The story of FC Anzhi Makhachkala’s semi-rise and dramatic fall is one of the most bizarre tales in football.
Before 2011, the club’s 20-year history consisted of a Russian Cup final defeat in 2001 and not much else.
Then, out of nowhere, one of the most successful businessman in Russia was made the club’s sole owner after promises of huge investment.
Fans believed that Suleyman Kerimov would lead a revolution similar to Roman Abramovich’s takeover at Chelsea.
And for a while it looked as if they would conquer the world…
Start with a legend
The signing of Roberto Carlos sent shock waves across Europe.
Sure the legendary left-back was 37-years-old but he was a three-time Champions League winner, a World Cup winner, and one of the most recognisable figures in world football.
Carlos was named captain and operated in defensive midfield, but more importantly, he attracted global interest to a club previously unknown outside Russia.
Fellow Brazilian international Jucilei followed Carlos’ lead, joining from Corinthians in the winter transfer window as the foundations were laid.
In the summer, Yuri Zhirkov, one of the national team’s star players, signed from Chelsea for approximately €15million.
Again, this move was as much about turning heads than it was securing the services of a quality player.
Then came the big one…
The biggest signal of intent came in August of 2011 when Anzhi confirmed the signing of Samuel Eto’o from Inter Milan for nearly €30million.
The Cameroon international had long been recognised as one of the best finishers in the world and the mere sight of him shaking hands with the club’s officials was enough to strike fear into the hearts of defenders across Russia.
Signing his name at the bottom of the contract made Eto’o the highest paid player in the world on an eye-watering €21million-a-year.
Now for a suitable manager
Few managers commanded more respect in Russia than Guus Hiddink and so that’s who Anzhi hired in February 2012.
Only the best would do.
The former Real Madrid, PSV and Netherlands gaffer became the best paid manager in the world, earning €10million-a-year.
This appointment, plus the signing of Blackburn defender Chris Samba, continued the club’s rise up the ranks.
Here come the cavalry
Further recruits included Lassana Diarra from Real Madrid, Ivory Coast wonderkid Lacina Traore and one of Europe’s most highly-rated midfielders by the name of Willian.
By now the squad contained enough names to sell thousands of shirts across the globe and enough talent to win trophies.
Progress didn’t arrive quick enough for Kerimov.
Anzhi finished third in the league in 2012/13, a season in which Hiddink resigned due to a number of factors.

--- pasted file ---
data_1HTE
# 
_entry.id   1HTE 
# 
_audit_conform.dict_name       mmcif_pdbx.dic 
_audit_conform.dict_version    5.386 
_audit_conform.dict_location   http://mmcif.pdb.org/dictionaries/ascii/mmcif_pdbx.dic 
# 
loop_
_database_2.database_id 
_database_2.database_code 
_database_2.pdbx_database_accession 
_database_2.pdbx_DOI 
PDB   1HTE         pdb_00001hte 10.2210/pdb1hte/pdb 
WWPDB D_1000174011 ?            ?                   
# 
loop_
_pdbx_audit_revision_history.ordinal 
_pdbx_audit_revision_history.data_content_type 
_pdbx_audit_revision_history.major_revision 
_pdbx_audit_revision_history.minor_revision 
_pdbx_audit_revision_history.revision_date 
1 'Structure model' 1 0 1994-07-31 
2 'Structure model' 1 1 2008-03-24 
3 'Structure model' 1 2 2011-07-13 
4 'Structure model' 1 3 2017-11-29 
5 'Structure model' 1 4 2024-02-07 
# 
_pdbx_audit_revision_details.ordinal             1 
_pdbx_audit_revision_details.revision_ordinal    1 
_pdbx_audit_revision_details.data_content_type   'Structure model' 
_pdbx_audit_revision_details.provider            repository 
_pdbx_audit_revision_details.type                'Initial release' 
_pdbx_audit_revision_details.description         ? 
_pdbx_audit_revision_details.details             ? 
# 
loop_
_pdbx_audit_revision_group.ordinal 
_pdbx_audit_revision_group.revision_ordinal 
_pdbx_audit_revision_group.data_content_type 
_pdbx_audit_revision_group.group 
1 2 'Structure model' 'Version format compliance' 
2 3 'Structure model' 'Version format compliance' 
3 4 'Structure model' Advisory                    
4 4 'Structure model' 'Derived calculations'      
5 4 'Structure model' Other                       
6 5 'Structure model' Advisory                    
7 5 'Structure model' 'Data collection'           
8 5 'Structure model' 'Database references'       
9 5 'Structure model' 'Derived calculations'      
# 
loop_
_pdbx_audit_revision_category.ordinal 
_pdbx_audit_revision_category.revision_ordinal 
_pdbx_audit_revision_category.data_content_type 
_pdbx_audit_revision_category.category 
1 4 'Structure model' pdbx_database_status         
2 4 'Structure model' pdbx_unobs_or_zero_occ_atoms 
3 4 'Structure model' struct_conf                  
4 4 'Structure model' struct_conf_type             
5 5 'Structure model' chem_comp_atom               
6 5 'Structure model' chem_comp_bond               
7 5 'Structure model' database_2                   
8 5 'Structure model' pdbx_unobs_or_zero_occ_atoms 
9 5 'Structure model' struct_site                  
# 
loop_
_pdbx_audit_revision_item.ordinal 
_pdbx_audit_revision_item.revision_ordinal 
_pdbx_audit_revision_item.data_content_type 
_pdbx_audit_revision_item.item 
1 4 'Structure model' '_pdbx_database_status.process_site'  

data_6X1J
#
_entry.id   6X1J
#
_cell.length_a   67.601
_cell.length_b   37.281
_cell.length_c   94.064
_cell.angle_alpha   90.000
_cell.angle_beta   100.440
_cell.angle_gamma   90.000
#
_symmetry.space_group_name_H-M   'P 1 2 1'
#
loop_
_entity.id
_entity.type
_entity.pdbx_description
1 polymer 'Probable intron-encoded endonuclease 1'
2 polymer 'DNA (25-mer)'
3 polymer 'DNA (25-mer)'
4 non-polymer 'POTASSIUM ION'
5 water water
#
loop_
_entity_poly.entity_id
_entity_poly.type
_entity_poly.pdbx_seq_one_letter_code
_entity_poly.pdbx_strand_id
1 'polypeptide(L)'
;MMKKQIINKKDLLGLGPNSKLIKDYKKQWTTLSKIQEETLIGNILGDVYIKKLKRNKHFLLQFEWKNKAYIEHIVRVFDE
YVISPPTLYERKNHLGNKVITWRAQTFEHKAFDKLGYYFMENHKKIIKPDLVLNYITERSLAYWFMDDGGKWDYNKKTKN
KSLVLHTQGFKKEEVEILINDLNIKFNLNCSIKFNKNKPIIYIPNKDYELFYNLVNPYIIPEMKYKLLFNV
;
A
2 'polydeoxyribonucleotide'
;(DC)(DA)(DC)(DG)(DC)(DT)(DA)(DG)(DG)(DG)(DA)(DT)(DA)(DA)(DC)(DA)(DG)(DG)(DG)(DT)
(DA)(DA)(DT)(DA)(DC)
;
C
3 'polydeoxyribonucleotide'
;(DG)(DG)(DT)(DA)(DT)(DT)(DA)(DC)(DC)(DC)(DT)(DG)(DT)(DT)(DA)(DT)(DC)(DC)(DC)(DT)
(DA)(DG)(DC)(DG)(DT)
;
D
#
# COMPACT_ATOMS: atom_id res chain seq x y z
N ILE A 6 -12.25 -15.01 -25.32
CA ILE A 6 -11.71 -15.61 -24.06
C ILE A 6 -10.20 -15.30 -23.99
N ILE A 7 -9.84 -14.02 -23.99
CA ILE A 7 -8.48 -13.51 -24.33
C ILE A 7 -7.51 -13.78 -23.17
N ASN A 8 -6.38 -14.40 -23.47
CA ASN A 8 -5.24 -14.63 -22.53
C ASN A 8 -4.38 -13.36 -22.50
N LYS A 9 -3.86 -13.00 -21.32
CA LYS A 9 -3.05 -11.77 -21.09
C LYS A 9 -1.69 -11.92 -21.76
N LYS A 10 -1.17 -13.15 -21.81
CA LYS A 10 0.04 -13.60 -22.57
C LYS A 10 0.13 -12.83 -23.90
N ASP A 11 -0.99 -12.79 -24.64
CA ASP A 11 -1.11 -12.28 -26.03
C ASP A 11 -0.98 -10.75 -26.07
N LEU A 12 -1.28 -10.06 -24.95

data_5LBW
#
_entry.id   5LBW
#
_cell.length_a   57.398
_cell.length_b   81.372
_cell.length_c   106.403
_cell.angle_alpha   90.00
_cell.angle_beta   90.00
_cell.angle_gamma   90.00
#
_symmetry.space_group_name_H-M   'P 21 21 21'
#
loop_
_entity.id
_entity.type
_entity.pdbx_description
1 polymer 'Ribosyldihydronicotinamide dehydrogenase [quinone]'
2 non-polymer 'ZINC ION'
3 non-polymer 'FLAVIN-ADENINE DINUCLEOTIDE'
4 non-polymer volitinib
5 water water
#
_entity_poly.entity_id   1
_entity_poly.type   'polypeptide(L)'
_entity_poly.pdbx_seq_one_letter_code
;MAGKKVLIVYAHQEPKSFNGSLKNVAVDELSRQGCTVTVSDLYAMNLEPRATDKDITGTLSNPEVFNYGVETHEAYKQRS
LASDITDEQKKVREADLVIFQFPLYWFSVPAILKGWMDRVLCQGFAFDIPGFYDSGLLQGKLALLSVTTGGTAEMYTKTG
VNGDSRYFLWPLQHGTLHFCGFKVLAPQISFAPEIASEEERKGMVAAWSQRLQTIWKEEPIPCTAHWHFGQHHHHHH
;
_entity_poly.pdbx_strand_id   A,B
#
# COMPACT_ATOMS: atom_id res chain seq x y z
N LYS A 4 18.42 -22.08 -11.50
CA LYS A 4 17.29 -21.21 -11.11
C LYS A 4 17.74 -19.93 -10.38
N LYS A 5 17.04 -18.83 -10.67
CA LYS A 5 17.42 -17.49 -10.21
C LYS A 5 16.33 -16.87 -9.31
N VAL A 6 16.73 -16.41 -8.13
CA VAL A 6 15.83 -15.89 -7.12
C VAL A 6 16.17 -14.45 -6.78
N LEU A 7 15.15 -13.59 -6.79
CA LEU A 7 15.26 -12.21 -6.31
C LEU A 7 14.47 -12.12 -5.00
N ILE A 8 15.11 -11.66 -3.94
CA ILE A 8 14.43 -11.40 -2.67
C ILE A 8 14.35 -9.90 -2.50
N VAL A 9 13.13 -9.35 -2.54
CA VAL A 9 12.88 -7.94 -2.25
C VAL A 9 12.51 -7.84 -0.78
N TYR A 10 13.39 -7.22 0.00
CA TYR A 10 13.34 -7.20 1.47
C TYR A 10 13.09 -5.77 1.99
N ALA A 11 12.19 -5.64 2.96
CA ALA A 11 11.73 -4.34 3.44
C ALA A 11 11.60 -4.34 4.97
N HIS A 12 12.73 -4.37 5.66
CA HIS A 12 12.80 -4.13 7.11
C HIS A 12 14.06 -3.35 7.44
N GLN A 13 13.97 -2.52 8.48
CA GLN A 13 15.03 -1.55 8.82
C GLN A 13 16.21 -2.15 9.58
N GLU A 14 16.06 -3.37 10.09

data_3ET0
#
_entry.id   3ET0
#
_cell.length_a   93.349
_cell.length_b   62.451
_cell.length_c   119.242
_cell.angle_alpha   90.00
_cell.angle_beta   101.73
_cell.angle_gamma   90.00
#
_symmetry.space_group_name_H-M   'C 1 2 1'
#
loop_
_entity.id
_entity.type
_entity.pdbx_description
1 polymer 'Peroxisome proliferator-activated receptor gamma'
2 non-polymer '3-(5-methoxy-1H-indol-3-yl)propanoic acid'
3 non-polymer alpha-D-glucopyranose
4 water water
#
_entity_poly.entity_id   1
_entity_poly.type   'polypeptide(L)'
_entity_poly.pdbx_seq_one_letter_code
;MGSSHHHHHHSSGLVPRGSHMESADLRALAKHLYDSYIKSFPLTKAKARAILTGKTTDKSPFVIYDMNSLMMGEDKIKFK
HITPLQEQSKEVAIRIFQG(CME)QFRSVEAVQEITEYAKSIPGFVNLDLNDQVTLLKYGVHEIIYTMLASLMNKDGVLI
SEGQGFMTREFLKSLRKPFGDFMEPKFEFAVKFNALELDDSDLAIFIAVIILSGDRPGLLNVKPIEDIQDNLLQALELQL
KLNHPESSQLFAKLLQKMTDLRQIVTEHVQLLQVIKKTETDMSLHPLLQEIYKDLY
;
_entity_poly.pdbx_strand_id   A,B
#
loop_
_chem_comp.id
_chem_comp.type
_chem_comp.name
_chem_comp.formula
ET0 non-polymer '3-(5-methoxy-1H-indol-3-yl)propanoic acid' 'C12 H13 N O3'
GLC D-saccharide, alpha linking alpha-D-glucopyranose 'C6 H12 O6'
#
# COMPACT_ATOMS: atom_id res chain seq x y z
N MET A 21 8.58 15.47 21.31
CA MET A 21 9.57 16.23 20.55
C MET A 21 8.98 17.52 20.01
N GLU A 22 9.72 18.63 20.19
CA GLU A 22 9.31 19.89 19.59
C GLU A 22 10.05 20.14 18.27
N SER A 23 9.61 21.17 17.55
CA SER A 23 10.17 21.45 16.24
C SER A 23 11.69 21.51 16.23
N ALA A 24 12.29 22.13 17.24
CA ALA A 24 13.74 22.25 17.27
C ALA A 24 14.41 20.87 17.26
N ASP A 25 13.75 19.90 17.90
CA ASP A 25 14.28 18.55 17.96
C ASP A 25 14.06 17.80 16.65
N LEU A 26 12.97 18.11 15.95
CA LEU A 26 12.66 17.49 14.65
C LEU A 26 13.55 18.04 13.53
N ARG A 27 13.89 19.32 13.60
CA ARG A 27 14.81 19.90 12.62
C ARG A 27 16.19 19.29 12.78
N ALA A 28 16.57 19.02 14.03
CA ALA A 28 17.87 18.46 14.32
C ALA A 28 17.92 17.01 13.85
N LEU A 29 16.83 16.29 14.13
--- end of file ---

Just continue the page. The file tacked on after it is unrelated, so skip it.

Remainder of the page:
They lost to CSKA Moscow in the Russian Cup final and were knocked out of the Europa League by Newcastle having beaten Liverpool 1-0 in the group stages.
The bottom fell out of Anzhi so quickly it was almost impossible to keep track of each depressing development.
Firstly, former Clasico rivals Eto’o and Carlos fell out after the latter took exception to the former’s demand for backroom control.
The Brazilian announced his retirement from football (which turned out to be temporary once Delhi Dynamos came knocking in 2015) around six months before Hiddink jumped ship.
On 7 August 2013, Kerimov made the drastic decision to sever Anzhi’s finances by two-thirds.
The gravy train had come to a grinding halt.
This cutback surprised fans, players and club staff, all of whom believed the ultimate goal remained global domination funded by Kerimov’s millions.
The change of tact resulted in one of the most farcical transfer sagas in history.
Aleksandr Kokorin, the golden boy of Russian football, was sold back to Dynamo Moscow just weeks after signing for Anzhi and having not played a single minute for his new club.
The deal also included Zhirkov and Igor Denisov (who had also only joined a month previous) as all of Anzhi’s players were put up for sale.
There are many theories as to why Kerimov pulled the plug on the Russian Galactico project.
Some say his health deterioration required him to absolve himself of the stress caused by running a super ambitious football club.
Others thought he was simply ‘cashing out’ having invested too much money into the club without the reward of a trophy.
Whatever the case, the clearout resulted in the departure of Willian, Eto’o, etc and Anzhi finished bottom of the league in 2013/14 and were relegated with just 20 points to their name.
Doomed to fail?
Even with the money injection and superstar names, there were problems surrounding Anzhi from the off.
Because they were based in Makhachkala, the capital city of the Republic of Dagestan, a location in a state of near-constant instability during that time, the team were forced to train in Moscow, over 1,000 miles away.
This meant that the team needed to fly to their ‘home’ games every other week.
The club were also the subject of hate, specifically ethnic and religious animosity, with the majority of their fans hailing from the Northern Caucasian region of Russia.
Star players Eto’o, Willian and Samba also suffered racist abuse during their time in Russia, evidence that the country was sadly inhospitable to a club keen on assembling a diverse range of talented players.
Not to mention the fact the cold conditions were torture for some foreign players.
Fans must look back at the days they had the world’s highest paid manager and the world’s highest paid player in their ranks and wonder what might have been.
There’s no telling what kind of squad they could have assembled by now…
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